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Painstaking restoration work underway on Second World War German Bomber the Dornier 17 recovered by Hendon RAF Museum
The last remaining Dornier 17 German bomber was resurfaced thanks to a ground-breaking recovery mission organised by the Hendon RAF Museum
A German warplane recovered from the English Channel is being restored piece-by-piece, ready for display at the Hendon RAF museum.
The Dornier 17 bomber, used by the Nazis in air raids during the Blitz, was pulled from the seabed at Goodwin Sands, just off the Kent coast, eight weeks ago.
Now conservationists are working meticulously to try to restore the plane - the last remaining example of its type - some way to its original condition.
The Second World War aircraft was recovered in a ground-breaking £600,000 project organised by the Hendon RAF museum and funded by the National Heritage Memorial Fund, as well as private and individual donors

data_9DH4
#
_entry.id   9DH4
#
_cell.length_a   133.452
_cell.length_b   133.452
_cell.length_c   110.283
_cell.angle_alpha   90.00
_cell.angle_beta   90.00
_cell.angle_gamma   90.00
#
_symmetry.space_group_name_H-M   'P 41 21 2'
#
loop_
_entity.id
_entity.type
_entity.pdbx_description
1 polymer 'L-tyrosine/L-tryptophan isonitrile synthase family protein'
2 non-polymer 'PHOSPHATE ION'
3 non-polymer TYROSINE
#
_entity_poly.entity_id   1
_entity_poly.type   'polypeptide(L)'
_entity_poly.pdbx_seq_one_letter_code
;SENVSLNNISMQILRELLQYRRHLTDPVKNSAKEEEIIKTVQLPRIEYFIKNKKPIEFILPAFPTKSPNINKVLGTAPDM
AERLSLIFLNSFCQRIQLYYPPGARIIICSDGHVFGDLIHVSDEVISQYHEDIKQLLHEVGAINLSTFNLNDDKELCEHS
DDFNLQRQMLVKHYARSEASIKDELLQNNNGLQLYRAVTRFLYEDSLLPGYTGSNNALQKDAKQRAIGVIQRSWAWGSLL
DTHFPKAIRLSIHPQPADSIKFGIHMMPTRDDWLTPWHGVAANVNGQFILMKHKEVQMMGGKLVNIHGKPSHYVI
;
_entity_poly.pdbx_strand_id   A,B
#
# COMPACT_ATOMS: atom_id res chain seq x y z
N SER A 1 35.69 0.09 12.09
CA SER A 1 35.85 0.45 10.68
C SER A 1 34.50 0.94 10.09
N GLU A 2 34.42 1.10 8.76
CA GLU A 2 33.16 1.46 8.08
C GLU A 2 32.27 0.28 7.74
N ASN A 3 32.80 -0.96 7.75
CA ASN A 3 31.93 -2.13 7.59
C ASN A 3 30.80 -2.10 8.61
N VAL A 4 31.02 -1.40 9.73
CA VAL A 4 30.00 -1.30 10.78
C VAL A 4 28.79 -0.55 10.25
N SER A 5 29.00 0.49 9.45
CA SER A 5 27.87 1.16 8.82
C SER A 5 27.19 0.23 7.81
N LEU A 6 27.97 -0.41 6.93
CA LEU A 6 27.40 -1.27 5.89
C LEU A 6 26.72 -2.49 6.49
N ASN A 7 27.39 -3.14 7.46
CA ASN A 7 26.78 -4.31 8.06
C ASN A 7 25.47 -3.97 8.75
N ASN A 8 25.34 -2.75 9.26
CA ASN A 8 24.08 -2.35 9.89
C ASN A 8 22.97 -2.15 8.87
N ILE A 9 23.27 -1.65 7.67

The wreckage was transported to the RAF museum at Cosford when it finally surfaced on June 10, following a recovery mission that had suffered repeated setbacks due to poor weather.
Scientists have now begun the slow process of restoring the craft in the early stages of a process that will eventually see it displayed at Hendon within two years.
Restorers are using several thousand original Dornier 17 production drawings recently acquired to aid the rebuilding process.
Darren Priday, deputy conservation centre manager at RAF Museum Cosford, said: “Any metal removed from a salt water environment is subjected to an accelerated corrosion process if it’s not treated quickly.
“As the Dornier lay at the bottom of the sea, the currents and tides have effectively been like rubbing sand paper over the aircraft for 73 years, but she’s survived remarkably well.
“This is a truly unique project with lots of unknowns and we are still learning day by day. All the signs from the work we have carried out so far are very positive, but there is still a long way to go.”
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